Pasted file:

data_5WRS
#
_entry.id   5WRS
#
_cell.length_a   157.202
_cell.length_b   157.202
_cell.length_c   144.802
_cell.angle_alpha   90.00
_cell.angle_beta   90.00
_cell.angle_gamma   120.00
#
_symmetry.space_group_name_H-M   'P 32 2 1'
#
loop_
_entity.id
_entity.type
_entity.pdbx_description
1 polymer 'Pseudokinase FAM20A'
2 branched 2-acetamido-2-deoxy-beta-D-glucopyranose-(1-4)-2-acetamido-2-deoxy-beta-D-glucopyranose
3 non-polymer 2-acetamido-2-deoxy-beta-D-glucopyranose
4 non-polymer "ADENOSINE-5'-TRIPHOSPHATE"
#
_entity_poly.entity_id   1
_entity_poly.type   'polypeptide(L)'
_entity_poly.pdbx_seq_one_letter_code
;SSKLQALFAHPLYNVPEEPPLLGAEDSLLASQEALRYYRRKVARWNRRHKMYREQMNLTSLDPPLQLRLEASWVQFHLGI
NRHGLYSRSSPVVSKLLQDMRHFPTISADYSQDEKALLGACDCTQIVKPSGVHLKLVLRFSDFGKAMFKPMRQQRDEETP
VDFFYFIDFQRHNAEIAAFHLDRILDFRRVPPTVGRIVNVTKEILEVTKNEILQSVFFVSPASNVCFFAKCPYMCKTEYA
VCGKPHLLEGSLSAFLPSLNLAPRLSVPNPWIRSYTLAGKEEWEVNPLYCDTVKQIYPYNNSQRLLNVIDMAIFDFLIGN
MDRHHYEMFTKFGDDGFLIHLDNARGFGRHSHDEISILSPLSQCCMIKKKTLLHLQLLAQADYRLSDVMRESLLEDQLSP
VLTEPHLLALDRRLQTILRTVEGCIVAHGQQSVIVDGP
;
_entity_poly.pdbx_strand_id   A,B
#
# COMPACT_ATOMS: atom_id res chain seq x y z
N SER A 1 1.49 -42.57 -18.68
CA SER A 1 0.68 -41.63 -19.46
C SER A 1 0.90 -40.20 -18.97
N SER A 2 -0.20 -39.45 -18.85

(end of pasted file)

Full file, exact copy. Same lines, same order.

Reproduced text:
data_5WRS
#
_entry.id   5WRS
#
_cell.length_a   157.202
_cell.length_b   157.202
_cell.length_c   144.802
_cell.angle_alpha   90.00
_cell.angle_beta   90.00
_cell.angle_gamma   120.00
#
_symmetry.space_group_name_H-M   'P 32 2 1'
#
loop_
_entity.id
_entity.type
_entity.pdbx_description
1 polymer 'Pseudokinase FAM20A'
2 branched 2-acetamido-2-deoxy-beta-D-glucopyranose-(1-4)-2-acetamido-2-deoxy-beta-D-glucopyranose
3 non-polymer 2-acetamido-2-deoxy-beta-D-glucopyranose
4 non-polymer "ADENOSINE-5'-TRIPHOSPHATE"
#
_entity_poly.entity_id   1
_entity_poly.type   'polypeptide(L)'
_entity_poly.pdbx_seq_one_letter_code
;SSKLQALFAHPLYNVPEEPPLLGAEDSLLASQEALRYYRRKVARWNRRHKMYREQMNLTSLDPPLQLRLEASWVQFHLGI
NRHGLYSRSSPVVSKLLQDMRHFPTISADYSQDEKALLGACDCTQIVKPSGVHLKLVLRFSDFGKAMFKPMRQQRDEETP
VDFFYFIDFQRHNAEIAAFHLDRILDFRRVPPTVGRIVNVTKEILEVTKNEILQSVFFVSPASNVCFFAKCPYMCKTEYA
VCGKPHLLEGSLSAFLPSLNLAPRLSVPNPWIRSYTLAGKEEWEVNPLYCDTVKQIYPYNNSQRLLNVIDMAIFDFLIGN
MDRHHYEMFTKFGDDGFLIHLDNARGFGRHSHDEISILSPLSQCCMIKKKTLLHLQLLAQADYRLSDVMRESLLEDQLSP
VLTEPHLLALDRRLQTILRTVEGCIVAHGQQSVIVDGP
;
_entity_poly.pdbx_strand_id   A,B
#
# COMPACT_ATOMS: atom_id res chain seq x y z
N SER A 1 1.49 -42.57 -18.68
CA SER A 1 0.68 -41.63 -19.46
C SER A 1 0.90 -40.20 -18.97
N SER A 2 -0.20 -39.45 -18.85